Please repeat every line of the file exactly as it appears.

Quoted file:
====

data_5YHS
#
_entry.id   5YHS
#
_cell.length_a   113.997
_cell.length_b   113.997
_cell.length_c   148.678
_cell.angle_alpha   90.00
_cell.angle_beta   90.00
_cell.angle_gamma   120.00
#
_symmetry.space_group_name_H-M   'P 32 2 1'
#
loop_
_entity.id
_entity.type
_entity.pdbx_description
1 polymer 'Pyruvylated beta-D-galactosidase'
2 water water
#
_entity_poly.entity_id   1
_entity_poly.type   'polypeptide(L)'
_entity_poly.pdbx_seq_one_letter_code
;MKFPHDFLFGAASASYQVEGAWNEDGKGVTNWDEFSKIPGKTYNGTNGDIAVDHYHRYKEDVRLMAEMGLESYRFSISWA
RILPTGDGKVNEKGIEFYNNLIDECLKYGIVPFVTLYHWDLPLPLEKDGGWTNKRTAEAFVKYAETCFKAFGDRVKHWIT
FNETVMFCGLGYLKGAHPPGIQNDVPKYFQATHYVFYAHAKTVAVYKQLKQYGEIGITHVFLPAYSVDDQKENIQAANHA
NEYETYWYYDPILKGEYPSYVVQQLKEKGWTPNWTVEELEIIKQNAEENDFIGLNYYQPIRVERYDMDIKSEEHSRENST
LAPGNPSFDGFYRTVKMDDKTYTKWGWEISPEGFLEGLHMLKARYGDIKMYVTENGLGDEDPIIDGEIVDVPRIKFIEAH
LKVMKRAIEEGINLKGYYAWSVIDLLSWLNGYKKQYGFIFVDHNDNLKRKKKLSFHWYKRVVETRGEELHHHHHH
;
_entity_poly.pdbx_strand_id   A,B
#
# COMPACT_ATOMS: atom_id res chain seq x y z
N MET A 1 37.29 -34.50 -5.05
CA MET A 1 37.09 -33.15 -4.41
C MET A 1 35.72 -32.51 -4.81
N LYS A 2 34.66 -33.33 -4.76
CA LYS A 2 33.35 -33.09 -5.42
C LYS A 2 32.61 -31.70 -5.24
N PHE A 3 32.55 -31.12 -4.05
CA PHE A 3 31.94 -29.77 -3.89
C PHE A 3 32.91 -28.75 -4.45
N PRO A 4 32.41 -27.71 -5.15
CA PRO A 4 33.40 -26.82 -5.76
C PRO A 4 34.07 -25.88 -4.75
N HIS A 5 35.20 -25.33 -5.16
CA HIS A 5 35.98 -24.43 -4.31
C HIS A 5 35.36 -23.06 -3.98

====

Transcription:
data_5YHS
#
_entry.id   5YHS
#
_cell.length_a   113.997
_cell.length_b   113.997
_cell.length_c   148.678
_cell.angle_alpha   90.00
_cell.angle_beta   90.00
_cell.angle_gamma   120.00
#
_symmetry.space_group_name_H-M   'P 32 2 1'
#
loop_
_entity.id
_entity.type
_entity.pdbx_description
1 polymer 'Pyruvylated beta-D-galactosidase'
2 water water
#
_entity_poly.entity_id   1
_entity_poly.type   'polypeptide(L)'
_entity_poly.pdbx_seq_one_letter_code
;MKFPHDFLFGAASASYQVEGAWNEDGKGVTNWDEFSKIPGKTYNGTNGDIAVDHYHRYKEDVRLMAEMGLESYRFSISWA
RILPTGDGKVNEKGIEFYNNLIDECLKYGIVPFVTLYHWDLPLPLEKDGGWTNKRTAEAFVKYAETCFKAFGDRVKHWIT
FNETVMFCGLGYLKGAHPPGIQNDVPKYFQATHYVFYAHAKTVAVYKQLKQYGEIGITHVFLPAYSVDDQKENIQAANHA
NEYETYWYYDPILKGEYPSYVVQQLKEKGWTPNWTVEELEIIKQNAEENDFIGLNYYQPIRVERYDMDIKSEEHSRENST
LAPGNPSFDGFYRTVKMDDKTYTKWGWEISPEGFLEGLHMLKARYGDIKMYVTENGLGDEDPIIDGEIVDVPRIKFIEAH
LKVMKRAIEEGINLKGYYAWSVIDLLSWLNGYKKQYGFIFVDHNDNLKRKKKLSFHWYKRVVETRGEELHHHHHH
;
_entity_poly.pdbx_strand_id   A,B
#
# COMPACT_ATOMS: atom_id res chain seq x y z
N MET A 1 37.29 -34.50 -5.05
CA MET A 1 37.09 -33.15 -4.41
C MET A 1 35.72 -32.51 -4.81
N LYS A 2 34.66 -33.33 -4.76
CA LYS A 2 33.35 -33.09 -5.42
C LYS A 2 32.61 -31.70 -5.24
N PHE A 3 32.55 -31.12 -4.05
CA PHE A 3 31.94 -29.77 -3.89
C PHE A 3 32.91 -28.75 -4.45
N PRO A 4 32.41 -27.71 -5.15
CA PRO A 4 33.40 -26.82 -5.76
C PRO A 4 34.07 -25.88 -4.75
N HIS A 5 35.20 -25.33 -5.16
CA HIS A 5 35.98 -24.43 -4.31
C HIS A 5 35.36 -23.06 -3.98